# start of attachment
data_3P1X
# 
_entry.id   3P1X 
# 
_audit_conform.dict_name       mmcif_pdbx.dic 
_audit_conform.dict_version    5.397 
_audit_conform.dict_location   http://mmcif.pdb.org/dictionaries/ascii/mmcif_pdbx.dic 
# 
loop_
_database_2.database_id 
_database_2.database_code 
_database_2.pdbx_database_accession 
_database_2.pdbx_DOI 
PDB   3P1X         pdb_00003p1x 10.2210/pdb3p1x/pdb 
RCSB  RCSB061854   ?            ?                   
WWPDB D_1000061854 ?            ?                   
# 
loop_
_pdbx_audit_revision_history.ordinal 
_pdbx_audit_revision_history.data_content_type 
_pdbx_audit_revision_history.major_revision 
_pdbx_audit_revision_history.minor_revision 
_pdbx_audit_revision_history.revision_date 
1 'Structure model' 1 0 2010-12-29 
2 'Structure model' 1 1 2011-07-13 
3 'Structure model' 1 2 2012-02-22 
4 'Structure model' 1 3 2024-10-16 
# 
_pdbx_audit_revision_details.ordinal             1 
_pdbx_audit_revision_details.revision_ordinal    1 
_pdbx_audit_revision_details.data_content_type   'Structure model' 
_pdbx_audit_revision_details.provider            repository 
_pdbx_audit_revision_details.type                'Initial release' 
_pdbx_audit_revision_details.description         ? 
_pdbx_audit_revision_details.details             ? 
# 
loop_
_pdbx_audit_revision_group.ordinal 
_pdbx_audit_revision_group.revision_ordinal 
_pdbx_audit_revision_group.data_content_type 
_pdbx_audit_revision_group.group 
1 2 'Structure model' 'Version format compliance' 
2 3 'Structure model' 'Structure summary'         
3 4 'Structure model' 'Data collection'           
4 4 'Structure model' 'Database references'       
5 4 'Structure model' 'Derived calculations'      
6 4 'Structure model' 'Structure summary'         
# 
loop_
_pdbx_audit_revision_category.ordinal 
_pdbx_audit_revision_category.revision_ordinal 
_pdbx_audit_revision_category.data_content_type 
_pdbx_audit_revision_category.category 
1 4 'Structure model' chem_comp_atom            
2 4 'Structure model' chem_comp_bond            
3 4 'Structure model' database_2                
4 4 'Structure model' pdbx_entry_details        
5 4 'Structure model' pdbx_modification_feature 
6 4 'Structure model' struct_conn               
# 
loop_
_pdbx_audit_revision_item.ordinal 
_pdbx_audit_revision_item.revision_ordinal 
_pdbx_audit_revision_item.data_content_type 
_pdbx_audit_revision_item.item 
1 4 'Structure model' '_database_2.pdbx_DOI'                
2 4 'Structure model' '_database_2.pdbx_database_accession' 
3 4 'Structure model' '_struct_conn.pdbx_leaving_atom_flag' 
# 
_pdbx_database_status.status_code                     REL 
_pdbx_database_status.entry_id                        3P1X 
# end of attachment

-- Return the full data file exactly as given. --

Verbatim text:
data_3P1X
# 
_entry.id   3P1X 
# 
_audit_conform.dict_name       mmcif_pdbx.dic 
_audit_conform.dict_version    5.397 
_audit_conform.dict_location   http://mmcif.pdb.org/dictionaries/ascii/mmcif_pdbx.dic 
# 
loop_
_database_2.database_id 
_database_2.database_code 
_database_2.pdbx_database_accession 
_database_2.pdbx_DOI 
PDB   3P1X         pdb_00003p1x 10.2210/pdb3p1x/pdb 
RCSB  RCSB061854   ?            ?                   
WWPDB D_1000061854 ?            ?                   
# 
loop_
_pdbx_audit_revision_history.ordinal 
_pdbx_audit_revision_history.data_content_type 
_pdbx_audit_revision_history.major_revision 
_pdbx_audit_revision_history.minor_revision 
_pdbx_audit_revision_history.revision_date 
1 'Structure model' 1 0 2010-12-29 
2 'Structure model' 1 1 2011-07-13 
3 'Structure model' 1 2 2012-02-22 
4 'Structure model' 1 3 2024-10-16 
# 
_pdbx_audit_revision_details.ordinal             1 
_pdbx_audit_revision_details.revision_ordinal    1 
_pdbx_audit_revision_details.data_content_type   'Structure model' 
_pdbx_audit_revision_details.provider            repository 
_pdbx_audit_revision_details.type                'Initial release' 
_pdbx_audit_revision_details.description         ? 
_pdbx_audit_revision_details.details             ? 
# 
loop_
_pdbx_audit_revision_group.ordinal 
_pdbx_audit_revision_group.revision_ordinal 
_pdbx_audit_revision_group.data_content_type 
_pdbx_audit_revision_group.group 
1 2 'Structure model' 'Version format compliance' 
2 3 'Structure model' 'Structure summary'         
3 4 'Structure model' 'Data collection'           
4 4 'Structure model' 'Database references'       
5 4 'Structure model' 'Derived calculations'      
6 4 'Structure model' 'Structure summary'         
# 
loop_
_pdbx_audit_revision_category.ordinal 
_pdbx_audit_revision_category.revision_ordinal 
_pdbx_audit_revision_category.data_content_type 
_pdbx_audit_revision_category.category 
1 4 'Structure model' chem_comp_atom            
2 4 'Structure model' chem_comp_bond            
3 4 'Structure model' database_2                
4 4 'Structure model' pdbx_entry_details        
5 4 'Structure model' pdbx_modification_feature 
6 4 'Structure model' struct_conn               
# 
loop_
_pdbx_audit_revision_item.ordinal 
_pdbx_audit_revision_item.revision_ordinal 
_pdbx_audit_revision_item.data_content_type 
_pdbx_audit_revision_item.item 
1 4 'Structure model' '_database_2.pdbx_DOI'                
2 4 'Structure model' '_database_2.pdbx_database_accession' 
3 4 'Structure model' '_struct_conn.pdbx_leaving_atom_flag' 
# 
_pdbx_database_status.status_code                     REL 
_pdbx_database_status.entry_id                        3P1X 